I wasn't going to write about this publicly, and texted a few people about it, but since they haven't responded, I'll write about it here, because walking around is not enough to process the school cafeteria experience that I just had.
I just started teaching somewhere where I probably know a few people...literally. And they're mere coworkers, not friends (unlike at Daley College, where I would say I work with people who[m] I consider work friends, some of whom I've hung out with outside school...but that's for another, shortly-forthcoming post).
So at this new place where I've taught and will teach again in the new year, I assumed going to the holiday event would be enjoyable. I don't know a ton of people, but I figured I'd meet new people or at least see one of the few I know. I walked into a large room with lots of people eating, standing in line, sitting at tables, and I looked around for one of those known people. Nada. I couldn't see them nor any of the people I'd briefly met since I started. So I got some food and looked for an opening at a table to join an already-established group. I approached a table with four chairs, two of which were occupied. I asked the pair if I could sit there, since I don't know anyone. They looked at me quizzically, then muttered an affirmative. I sheepishly sat down and a bright purple light was shining in my direction, and I dared not move the chair to an unlit spot at the table lest those folks thought I was usurping their cloistered coworker space, so I used that as an excuse to say goodbye, and they barely even nodded in acknowledgement.
I looked around the room and didn't see many available spaces, so I sat at an empty table, near someone else who was sitting alone at another table. Being the social person that I am, I thought of asking the person if I could join them, but they looked too engrossed in eating, and I suspected a repeat of what I'd already experienced across the room, so I sat at the empty table alone, at the corner, figuring that people would fill in the seats next to me. People came in and went, looking at me then walking away. As I was looking towards the entrance for the few people I knew, I noticed a few people came to my table, but sat at the opposite end. I figured I wouldn't get the group experience I was expecting (and not to be naive, but I figured since we all worked at the same place and it was a holiday gathering, that concept would spill over into casual interactions among the crowd), so I just ate and texted a few people about my plight. With no responses from the recipients, I finished eating my meal and walked towards the Big Boss of the place and told them (I'm not specifying gender) that I enjoy teaching there and answered their question about what I taught...thus the first conversation I'd had at the event. I didn't want to leave without a bottle of water, so as I was waiting for the bartender to give me one, I saw a person I'd met a while ago, and said hello. I thought we'd talk about the email they'd sent out that I'd responded to, but they quickly ducked behind a partition and instead of risking standing alone once again, I left.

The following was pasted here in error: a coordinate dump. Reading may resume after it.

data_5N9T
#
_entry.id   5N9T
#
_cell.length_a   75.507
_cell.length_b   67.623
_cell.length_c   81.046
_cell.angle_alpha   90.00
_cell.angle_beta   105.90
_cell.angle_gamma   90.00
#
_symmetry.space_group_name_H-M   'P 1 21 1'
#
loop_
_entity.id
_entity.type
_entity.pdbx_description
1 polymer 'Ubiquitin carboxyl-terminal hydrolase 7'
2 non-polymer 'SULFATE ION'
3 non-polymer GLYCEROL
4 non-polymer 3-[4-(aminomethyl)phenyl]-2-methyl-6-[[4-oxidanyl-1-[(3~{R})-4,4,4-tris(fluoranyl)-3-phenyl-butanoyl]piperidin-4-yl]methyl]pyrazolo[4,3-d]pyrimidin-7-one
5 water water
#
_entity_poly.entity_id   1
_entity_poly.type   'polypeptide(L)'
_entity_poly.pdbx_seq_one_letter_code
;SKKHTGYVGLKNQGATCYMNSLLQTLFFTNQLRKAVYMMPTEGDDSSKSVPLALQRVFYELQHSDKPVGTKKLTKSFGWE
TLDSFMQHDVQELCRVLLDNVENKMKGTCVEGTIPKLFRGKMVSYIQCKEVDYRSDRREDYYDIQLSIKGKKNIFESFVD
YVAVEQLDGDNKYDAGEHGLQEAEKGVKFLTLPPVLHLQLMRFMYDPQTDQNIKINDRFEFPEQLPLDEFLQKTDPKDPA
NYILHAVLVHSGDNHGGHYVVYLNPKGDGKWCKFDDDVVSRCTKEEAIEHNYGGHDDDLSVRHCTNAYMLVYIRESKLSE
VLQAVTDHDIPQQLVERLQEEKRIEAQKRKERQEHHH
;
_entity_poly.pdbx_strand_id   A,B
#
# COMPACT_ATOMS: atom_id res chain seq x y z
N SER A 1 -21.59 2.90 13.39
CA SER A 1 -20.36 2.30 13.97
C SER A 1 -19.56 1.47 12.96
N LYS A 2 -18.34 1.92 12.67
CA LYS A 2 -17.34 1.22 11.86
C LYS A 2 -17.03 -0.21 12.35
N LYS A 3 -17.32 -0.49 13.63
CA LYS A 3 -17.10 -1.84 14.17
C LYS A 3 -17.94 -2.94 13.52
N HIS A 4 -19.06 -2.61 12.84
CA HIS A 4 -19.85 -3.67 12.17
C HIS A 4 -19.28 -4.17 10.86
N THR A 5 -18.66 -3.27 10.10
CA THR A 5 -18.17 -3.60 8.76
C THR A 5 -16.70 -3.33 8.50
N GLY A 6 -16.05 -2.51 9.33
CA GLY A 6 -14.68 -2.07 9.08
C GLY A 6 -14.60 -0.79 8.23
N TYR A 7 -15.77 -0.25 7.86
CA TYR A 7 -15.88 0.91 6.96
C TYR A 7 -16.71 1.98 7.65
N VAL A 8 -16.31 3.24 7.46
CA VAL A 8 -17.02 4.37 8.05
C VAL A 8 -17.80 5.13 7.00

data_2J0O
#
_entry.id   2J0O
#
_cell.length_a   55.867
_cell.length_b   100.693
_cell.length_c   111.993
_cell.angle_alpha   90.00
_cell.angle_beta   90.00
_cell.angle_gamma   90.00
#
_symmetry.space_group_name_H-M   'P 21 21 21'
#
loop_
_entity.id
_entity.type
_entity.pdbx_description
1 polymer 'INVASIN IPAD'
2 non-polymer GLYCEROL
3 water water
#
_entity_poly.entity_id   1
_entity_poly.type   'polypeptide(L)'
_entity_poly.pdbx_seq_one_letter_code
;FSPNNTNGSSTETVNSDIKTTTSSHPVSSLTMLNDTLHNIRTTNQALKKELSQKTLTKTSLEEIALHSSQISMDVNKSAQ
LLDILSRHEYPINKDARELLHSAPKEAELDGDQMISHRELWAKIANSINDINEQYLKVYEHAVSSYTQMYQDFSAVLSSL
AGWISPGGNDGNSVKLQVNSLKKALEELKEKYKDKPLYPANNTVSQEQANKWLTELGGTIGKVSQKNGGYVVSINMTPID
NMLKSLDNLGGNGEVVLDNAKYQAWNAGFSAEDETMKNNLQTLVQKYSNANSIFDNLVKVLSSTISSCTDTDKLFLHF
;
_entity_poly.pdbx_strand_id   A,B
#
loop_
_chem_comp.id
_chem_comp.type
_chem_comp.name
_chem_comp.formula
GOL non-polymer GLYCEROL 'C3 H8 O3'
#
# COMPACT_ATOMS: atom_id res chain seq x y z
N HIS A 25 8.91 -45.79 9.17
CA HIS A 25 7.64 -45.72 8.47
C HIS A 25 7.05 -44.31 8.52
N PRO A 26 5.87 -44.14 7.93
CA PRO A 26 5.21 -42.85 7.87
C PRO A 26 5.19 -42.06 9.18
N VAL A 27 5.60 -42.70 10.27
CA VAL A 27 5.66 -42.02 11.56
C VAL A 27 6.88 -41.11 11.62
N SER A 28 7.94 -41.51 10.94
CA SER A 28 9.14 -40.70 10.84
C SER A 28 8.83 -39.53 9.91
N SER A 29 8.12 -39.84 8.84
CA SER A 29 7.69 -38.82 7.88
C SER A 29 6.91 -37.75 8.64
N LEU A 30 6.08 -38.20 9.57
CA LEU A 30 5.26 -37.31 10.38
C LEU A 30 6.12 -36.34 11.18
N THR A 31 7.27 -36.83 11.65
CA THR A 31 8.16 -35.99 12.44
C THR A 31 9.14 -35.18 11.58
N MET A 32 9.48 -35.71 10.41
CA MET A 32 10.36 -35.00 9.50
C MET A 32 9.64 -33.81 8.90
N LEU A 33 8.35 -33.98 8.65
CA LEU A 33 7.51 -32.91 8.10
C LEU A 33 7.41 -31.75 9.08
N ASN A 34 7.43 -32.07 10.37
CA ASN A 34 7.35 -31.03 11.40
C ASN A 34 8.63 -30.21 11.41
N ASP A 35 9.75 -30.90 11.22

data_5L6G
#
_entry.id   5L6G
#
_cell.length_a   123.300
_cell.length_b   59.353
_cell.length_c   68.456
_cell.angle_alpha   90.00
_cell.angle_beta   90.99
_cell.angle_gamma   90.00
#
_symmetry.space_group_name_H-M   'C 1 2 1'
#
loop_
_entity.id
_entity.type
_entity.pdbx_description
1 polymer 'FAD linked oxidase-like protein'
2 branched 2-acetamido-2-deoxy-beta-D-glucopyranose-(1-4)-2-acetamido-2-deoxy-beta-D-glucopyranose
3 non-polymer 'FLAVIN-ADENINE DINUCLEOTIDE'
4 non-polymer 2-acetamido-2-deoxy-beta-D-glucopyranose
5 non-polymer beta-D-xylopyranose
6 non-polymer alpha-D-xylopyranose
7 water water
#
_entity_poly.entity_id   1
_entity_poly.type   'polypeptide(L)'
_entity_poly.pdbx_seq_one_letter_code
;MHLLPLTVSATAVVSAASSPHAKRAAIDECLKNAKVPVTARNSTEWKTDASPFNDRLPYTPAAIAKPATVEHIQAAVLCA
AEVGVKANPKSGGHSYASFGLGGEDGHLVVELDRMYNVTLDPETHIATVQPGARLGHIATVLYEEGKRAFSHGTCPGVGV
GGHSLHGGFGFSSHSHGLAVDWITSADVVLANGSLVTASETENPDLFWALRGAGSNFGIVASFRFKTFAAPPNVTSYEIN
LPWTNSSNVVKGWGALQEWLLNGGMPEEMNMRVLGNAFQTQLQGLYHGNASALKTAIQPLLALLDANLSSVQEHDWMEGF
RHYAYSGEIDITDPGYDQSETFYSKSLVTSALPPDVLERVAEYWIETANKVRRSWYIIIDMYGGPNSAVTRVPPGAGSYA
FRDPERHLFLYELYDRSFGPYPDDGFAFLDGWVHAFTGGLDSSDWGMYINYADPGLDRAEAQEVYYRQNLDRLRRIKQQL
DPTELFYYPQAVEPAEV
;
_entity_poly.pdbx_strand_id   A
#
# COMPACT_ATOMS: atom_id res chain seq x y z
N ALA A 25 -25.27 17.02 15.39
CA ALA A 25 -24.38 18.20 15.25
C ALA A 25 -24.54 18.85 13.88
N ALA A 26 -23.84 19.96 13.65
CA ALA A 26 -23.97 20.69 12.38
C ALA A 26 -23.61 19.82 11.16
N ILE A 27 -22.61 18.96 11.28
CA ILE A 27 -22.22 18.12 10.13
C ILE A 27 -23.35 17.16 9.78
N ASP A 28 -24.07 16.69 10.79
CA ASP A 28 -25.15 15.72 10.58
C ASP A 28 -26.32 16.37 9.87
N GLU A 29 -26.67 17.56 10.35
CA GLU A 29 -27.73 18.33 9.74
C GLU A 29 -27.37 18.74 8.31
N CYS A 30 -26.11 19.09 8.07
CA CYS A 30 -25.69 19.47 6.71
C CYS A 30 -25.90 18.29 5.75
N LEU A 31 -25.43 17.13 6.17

As I was walking through downtown, I thought this is what people mean when they share their school cafeteria experiences: they sit alone, not part of a group, and no one attempts to befriend them or allows them to sit with them. Usually such people are shunned and they feel awful through those difficult years. My difficulty lasted less than an hour, and I feel better now that I've extricated myself away from there, but for those other people, their ostracism lingers.
And what's ironic about my cafeteria experience is that it took place at a school where some people probably grew up as outsiders. I figured since we're all adults, it would be no big deal to be with people I didn't know, but it ended up being an experience a number of them probably had but hadn't processed it enough to reach out to another solitary table-sitter.
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